This tender, bracing and beautiful portrait of family life is a throwback in many ways: not just because it occurs across three time spans in the recent past - from 1997 to 2007 and 2017 - but also to the type of Royal Court play that reflects the tensions and disappointments of a lifelong socialist idealism and activism, and its multiple betrayals from Blair to Brexit. Read more
“No talent at all when it comes to cooking – as you will discover – but when it comes to pissing off my children – immense talent – Olympian talent.”
Newbury, 1997. Sal is attempting to cook dinner for the family. She and husband David have pulled off a coup and gathered their brood back home for the weekend. Eldest son Carl is bringing his new girlfriend to meet everyone for the first time; middle daughter Polly is back from Cambridge University for the occasion; and youngest Tom will hopefully make it out of detention in time for dinner.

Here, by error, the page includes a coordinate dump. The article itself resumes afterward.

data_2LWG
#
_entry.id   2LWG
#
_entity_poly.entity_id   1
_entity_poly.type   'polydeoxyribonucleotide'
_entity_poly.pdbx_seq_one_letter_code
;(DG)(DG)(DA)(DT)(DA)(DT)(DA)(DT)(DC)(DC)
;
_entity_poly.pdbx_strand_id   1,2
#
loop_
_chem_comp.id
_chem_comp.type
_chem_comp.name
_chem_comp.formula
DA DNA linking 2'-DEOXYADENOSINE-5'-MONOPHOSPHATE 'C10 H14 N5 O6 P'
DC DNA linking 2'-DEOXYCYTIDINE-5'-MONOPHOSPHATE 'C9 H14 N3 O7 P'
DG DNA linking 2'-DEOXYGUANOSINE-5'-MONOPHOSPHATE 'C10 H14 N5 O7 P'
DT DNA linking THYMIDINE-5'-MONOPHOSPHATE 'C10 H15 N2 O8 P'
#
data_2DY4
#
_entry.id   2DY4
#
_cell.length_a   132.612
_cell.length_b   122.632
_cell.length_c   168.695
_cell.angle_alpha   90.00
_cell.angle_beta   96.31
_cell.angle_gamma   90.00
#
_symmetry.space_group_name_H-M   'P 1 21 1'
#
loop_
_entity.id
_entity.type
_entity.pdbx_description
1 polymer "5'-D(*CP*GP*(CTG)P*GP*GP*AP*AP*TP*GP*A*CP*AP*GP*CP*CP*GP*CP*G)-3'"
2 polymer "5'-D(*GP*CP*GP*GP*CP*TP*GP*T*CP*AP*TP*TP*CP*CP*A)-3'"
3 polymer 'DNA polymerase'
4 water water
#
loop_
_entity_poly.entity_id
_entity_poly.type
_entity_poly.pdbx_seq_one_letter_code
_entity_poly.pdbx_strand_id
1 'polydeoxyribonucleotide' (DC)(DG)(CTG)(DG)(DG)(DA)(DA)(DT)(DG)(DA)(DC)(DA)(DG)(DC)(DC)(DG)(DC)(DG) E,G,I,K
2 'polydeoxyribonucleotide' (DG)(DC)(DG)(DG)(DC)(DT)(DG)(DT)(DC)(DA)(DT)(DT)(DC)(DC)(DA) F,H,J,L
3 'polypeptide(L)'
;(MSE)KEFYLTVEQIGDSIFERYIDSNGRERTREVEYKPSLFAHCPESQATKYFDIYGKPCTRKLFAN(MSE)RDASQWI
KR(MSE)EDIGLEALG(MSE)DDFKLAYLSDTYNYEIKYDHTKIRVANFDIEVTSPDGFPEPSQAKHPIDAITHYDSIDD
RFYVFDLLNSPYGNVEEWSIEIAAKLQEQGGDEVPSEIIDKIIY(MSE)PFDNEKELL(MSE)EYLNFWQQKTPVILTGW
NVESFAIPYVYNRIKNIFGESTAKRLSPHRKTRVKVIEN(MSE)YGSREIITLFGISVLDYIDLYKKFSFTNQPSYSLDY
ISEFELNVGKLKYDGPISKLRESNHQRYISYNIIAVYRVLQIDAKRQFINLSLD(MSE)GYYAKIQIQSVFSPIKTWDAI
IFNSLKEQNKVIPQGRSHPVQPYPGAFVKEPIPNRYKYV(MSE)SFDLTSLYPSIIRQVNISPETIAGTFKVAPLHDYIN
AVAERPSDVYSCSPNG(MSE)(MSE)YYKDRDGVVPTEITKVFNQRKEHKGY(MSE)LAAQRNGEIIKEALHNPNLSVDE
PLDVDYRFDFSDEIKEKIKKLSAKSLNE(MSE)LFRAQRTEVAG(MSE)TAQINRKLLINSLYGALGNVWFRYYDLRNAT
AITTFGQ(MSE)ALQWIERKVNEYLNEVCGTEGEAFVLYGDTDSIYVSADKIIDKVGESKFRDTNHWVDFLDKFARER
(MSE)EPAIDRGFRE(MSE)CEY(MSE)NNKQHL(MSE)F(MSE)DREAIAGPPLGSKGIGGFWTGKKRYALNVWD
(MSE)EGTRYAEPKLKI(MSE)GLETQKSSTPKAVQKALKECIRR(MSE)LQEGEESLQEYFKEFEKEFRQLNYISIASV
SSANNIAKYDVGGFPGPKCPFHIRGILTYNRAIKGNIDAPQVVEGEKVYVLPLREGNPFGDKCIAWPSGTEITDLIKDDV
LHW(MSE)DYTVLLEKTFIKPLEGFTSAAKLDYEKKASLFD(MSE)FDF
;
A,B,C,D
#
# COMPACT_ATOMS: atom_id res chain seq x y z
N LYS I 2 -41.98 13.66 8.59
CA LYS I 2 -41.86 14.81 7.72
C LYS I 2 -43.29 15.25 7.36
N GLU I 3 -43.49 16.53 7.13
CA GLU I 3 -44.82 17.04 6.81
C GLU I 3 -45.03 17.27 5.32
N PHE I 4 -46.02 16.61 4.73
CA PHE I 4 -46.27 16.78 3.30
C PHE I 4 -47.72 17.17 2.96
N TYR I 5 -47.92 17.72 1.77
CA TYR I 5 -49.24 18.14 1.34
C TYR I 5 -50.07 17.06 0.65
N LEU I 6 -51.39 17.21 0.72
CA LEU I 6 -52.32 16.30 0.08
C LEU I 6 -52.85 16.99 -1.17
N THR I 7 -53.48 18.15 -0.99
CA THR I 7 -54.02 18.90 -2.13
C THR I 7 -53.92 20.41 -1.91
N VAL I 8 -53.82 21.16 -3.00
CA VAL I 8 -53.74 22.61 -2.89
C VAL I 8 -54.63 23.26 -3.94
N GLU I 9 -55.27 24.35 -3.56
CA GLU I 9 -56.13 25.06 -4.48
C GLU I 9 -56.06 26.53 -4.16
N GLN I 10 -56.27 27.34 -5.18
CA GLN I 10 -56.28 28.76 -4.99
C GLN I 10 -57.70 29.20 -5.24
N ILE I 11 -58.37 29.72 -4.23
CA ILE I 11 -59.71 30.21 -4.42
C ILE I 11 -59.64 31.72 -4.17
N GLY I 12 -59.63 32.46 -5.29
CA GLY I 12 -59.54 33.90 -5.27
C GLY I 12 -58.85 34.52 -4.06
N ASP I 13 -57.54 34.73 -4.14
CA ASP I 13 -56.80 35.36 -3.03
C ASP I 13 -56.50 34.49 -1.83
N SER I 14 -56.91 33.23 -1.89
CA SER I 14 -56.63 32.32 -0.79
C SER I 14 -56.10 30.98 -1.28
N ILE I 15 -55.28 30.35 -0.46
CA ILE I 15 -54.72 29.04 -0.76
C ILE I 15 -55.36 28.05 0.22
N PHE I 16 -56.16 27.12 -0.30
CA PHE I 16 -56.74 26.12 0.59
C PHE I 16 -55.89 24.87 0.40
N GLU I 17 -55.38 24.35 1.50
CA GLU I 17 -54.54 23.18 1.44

Sal and David would rather feed their kids with leftist ideals and welfarism than fancy cuisine. When you’ve named each of your offspring after your socialist heroes, you’ve given them a lot to live up to…
“When I was your age I wanted to be in a band and sleep with Mick Jagger – and Jimi Hendrix – so who am I to judge the choices you’ve made so far?”
Writer Jack Thorne and director John Tiffany’s previous collaborations at the Royal Court include Hope and Let the Right One In. Other collaborations include: Harry Potter & the Cursed Child (West End/Broadway). Jack’s other credits include: A Christmas Carol (Old Vic); National Treasure, This Is England ’90 (both earning a BAFTA for Best Mini-Series), Kiri. Royal Court Associate Director John’s other work at the Royal Court includes: Road, The Twits, The Pass.